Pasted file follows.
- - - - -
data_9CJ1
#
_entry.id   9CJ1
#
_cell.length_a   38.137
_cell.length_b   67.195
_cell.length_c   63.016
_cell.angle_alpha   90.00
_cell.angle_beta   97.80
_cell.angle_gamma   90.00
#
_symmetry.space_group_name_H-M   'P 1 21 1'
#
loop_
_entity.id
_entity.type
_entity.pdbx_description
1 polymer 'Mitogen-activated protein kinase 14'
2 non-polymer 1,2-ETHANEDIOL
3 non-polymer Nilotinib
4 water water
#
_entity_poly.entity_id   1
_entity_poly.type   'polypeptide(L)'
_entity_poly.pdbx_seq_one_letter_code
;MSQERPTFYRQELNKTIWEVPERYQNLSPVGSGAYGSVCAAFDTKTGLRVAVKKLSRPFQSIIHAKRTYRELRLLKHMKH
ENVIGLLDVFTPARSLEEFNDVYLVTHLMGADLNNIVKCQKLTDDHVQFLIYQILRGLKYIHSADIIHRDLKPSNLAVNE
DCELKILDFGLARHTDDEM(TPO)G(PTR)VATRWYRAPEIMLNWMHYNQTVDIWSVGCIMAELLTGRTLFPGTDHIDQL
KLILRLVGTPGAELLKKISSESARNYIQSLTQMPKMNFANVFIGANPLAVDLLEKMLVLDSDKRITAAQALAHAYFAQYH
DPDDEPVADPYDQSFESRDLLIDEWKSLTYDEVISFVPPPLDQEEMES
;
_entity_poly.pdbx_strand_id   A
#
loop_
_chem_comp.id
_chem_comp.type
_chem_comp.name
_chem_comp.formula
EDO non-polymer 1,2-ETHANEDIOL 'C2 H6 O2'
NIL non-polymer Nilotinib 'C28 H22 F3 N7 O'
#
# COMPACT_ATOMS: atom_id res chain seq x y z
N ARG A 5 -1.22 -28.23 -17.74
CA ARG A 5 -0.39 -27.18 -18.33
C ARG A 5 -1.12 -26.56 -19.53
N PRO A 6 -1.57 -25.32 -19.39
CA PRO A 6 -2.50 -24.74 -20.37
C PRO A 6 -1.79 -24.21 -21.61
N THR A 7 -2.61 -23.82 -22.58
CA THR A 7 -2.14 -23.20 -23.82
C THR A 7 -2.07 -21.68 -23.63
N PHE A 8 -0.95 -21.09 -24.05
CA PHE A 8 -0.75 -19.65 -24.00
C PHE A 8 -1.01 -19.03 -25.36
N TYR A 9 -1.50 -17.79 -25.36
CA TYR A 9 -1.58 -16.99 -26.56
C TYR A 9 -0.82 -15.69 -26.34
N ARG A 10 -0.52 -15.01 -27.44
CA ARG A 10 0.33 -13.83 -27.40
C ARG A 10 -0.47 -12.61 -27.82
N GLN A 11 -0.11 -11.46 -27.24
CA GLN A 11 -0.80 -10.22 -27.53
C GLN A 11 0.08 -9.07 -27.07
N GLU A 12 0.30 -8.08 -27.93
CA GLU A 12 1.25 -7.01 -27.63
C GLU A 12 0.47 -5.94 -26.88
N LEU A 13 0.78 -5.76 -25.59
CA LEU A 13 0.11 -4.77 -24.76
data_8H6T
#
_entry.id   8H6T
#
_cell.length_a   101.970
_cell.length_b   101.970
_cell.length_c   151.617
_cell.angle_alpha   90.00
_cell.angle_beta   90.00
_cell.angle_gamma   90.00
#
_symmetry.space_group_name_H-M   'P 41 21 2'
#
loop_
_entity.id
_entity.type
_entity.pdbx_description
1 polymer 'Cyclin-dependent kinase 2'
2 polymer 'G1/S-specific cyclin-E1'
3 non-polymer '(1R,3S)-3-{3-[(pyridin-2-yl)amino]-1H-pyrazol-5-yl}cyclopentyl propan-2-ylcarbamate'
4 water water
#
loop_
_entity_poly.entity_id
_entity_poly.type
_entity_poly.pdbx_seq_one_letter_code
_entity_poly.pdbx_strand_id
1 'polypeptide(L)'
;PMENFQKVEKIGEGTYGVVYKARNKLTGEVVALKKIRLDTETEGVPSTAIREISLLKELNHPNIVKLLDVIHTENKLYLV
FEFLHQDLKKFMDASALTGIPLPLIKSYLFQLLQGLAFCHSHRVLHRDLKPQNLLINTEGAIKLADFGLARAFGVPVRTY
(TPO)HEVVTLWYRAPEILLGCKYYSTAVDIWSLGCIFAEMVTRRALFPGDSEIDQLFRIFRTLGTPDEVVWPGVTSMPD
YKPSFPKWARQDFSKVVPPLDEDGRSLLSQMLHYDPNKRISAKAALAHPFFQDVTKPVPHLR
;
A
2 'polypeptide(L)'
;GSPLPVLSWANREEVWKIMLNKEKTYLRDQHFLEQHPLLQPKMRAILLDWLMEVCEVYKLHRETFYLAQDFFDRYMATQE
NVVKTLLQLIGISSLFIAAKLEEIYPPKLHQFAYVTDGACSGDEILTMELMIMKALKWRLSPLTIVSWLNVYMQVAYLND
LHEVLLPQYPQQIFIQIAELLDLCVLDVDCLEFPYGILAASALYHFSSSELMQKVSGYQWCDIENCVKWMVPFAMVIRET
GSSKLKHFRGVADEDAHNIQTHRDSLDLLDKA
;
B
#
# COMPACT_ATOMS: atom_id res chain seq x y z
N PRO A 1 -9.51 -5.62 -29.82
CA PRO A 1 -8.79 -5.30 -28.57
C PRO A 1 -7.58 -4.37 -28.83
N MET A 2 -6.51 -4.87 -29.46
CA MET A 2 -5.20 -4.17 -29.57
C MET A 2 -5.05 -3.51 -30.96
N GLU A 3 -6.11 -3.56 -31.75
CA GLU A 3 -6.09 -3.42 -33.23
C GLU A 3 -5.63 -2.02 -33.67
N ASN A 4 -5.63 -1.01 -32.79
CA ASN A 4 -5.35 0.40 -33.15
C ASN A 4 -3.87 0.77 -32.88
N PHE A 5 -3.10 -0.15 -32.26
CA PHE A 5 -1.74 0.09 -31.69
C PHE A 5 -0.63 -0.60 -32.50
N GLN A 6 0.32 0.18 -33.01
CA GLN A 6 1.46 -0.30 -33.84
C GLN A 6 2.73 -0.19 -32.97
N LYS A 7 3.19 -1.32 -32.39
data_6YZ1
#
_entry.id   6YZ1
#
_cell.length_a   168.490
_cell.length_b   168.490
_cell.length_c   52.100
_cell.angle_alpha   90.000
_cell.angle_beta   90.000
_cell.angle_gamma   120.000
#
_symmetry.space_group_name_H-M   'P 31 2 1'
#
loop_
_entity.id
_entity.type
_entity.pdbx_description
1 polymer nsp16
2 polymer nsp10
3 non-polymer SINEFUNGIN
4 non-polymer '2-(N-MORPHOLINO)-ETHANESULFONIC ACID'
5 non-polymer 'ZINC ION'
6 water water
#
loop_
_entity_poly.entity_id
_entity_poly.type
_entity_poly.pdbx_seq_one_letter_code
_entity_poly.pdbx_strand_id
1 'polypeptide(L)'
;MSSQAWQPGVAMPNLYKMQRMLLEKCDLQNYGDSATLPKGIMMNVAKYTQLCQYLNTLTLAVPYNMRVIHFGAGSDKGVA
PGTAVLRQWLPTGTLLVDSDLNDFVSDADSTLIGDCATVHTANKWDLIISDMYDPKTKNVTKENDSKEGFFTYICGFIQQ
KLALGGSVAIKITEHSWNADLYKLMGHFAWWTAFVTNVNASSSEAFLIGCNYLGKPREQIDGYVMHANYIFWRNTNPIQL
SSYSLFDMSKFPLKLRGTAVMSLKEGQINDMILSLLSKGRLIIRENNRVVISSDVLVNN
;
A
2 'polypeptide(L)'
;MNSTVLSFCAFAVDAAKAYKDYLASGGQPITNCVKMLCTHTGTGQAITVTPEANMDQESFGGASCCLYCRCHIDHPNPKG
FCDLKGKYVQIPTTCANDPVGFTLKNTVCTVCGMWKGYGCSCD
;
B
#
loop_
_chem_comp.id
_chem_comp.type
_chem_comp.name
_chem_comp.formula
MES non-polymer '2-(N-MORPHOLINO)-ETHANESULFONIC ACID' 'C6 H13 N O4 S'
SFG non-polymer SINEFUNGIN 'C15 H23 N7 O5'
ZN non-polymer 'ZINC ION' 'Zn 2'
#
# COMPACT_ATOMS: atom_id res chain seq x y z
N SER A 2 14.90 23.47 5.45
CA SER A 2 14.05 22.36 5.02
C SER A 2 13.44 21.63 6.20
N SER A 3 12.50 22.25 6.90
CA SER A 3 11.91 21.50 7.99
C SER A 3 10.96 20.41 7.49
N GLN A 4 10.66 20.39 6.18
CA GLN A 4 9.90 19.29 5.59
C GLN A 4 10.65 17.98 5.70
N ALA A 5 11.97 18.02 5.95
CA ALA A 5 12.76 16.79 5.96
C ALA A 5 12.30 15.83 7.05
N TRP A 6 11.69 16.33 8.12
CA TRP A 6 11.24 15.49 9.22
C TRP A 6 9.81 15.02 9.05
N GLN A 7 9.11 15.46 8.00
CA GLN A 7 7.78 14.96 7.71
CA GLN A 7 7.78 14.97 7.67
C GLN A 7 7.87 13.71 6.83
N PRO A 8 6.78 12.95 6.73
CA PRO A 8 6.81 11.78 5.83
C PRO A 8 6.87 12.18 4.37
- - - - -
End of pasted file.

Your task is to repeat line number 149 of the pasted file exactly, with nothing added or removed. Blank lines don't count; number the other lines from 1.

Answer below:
2 polymer nsp10